The third snake I came across to was not in nature, properly speaking. It happened in a sauna hut. The others were still cooling off on the terrace, while I opened the door behind the corner in order to get dressed. Opening the door, a loooong black snake wriggled away from me (thank god!), and at least as fast I went to the opposite direction (that is, up above the terrace railing). This time I didn’t stay silent. The others didn’t see the snake. Few dared to doubt if I saw it really. After this meeting I’ve been inside that building once, extremely frightened, and I couldn’t calm down and enjoy the sauna, thinking all the time when I can go away from there – although it was mid-winter, and snakes deep in their holes in winter torpor.

My snake fear is totally irrational, it has nothing to do with my knowledge or understanding, and it applies equally to vipers, grass snakes and even slowworms. My fear goes beyond my awareness, it is a primitive panic, that takes over my mind and body, and does not ease nor wear off by explaining or relying on facts. – With fact I mean, that snake is not dangerous to me, and it rather flees than attacks. – But my fear is not based on danger, there is something else behind there, I don’t know what. (It isn’t original sin either, although I guess that the cultural background of snake horror has powerful influence on my horror too.)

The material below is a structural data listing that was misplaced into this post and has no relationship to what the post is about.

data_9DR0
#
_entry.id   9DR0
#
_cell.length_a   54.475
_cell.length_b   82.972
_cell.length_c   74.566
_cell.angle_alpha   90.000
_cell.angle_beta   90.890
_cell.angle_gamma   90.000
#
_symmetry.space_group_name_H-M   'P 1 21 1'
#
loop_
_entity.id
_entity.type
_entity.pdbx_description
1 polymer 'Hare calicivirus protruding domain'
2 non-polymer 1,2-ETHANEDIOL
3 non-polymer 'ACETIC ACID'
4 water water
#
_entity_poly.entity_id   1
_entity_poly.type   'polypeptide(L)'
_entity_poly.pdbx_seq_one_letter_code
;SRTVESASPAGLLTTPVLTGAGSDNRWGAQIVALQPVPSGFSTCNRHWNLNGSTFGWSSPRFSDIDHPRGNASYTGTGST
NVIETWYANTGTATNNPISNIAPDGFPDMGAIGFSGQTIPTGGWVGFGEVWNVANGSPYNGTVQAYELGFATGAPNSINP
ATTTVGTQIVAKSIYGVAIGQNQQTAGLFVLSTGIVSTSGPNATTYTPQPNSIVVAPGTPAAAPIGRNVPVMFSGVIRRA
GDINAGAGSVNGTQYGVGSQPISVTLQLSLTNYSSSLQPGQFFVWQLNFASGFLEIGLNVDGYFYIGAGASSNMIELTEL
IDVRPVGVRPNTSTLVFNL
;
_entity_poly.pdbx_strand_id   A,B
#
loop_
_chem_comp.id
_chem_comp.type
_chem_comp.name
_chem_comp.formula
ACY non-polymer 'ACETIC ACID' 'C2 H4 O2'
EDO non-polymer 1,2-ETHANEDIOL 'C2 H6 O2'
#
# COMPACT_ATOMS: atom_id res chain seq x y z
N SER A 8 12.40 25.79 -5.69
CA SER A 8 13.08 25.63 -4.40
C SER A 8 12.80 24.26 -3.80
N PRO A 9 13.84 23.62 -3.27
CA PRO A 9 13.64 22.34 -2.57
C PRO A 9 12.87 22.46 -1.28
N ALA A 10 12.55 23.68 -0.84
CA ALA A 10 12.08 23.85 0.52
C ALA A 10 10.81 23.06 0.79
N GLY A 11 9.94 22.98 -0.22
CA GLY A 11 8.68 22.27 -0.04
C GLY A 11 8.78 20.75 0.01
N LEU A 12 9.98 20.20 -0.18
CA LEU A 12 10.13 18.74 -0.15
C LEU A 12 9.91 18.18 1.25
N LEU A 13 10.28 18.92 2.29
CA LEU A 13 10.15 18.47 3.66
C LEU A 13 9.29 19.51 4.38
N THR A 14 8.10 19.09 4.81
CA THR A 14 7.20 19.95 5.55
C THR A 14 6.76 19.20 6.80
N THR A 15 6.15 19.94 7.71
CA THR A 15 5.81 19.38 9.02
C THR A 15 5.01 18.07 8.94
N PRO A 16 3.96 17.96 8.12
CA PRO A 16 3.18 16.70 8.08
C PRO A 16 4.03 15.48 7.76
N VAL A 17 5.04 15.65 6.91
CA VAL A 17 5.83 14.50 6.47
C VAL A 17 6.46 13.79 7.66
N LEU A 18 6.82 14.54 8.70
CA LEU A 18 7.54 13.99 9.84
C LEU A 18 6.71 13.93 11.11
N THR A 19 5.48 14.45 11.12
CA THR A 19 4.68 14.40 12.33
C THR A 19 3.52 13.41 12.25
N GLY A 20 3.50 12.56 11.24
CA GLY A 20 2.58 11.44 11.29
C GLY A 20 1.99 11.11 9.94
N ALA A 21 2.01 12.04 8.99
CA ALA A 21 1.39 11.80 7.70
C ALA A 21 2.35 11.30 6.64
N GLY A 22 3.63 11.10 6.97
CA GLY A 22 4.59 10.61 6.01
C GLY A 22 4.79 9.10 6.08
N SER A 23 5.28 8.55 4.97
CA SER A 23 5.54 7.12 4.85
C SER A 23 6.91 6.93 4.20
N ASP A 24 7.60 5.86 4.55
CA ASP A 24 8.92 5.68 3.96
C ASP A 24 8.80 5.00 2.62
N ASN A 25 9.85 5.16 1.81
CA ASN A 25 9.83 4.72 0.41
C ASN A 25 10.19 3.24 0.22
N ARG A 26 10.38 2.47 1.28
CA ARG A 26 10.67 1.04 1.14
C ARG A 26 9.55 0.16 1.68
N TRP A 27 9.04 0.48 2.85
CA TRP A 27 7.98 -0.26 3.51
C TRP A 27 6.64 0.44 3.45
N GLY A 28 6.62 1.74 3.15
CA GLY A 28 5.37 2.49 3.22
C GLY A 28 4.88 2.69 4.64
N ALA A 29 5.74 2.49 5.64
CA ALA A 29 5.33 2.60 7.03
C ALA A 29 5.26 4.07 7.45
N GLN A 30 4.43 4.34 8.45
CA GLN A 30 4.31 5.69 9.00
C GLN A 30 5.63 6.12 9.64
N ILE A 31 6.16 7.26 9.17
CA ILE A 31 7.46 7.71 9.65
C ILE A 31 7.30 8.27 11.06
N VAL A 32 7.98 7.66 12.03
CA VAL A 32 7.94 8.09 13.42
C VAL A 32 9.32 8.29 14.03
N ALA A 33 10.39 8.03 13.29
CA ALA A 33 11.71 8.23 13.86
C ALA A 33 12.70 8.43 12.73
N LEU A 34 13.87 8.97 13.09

We are afraid that we die loveless and without any kind of fulfillment of life. We are afraid that we die without being alive before that. That is to say, we are afraid of not being alive. We are afraid that no one ever recognizes us as such as we really feel we are. We are afraid that we don’t dare, before we die, be honestly and fully our whole self. We are afraid that no one nowhere is missing us. We are afraid that we are very scared and that we never, ever dare to be brave. We are afraid that fright takes us over. We are afraid that we can’t express what we really feel. We are afraid of snakes. We are afraid of big spiders. We are afraid that our children get carbon monoxide poisoning and die.


What does fear bring to my mind?

Often, you’re asked, ”What are you afraid of?” I think that more important question is ”Why are you afraid of that what you are afraid of?” It is an essential question in a human being’s growing and developing, offering tools to win the fear.

My life philosophy is based quite largely on Eastern traditions, and in my opinion their central maxim is to relieve oneself of fear, desire and anger. These three make people suffer, too, because basicly all problems are based on them.

Usually, a person is afraid of losing something; property (one’s house burns down, the value of property decreases), beauty and/or health (fears connected to body), loved ones (every human relationship ends either to death or split).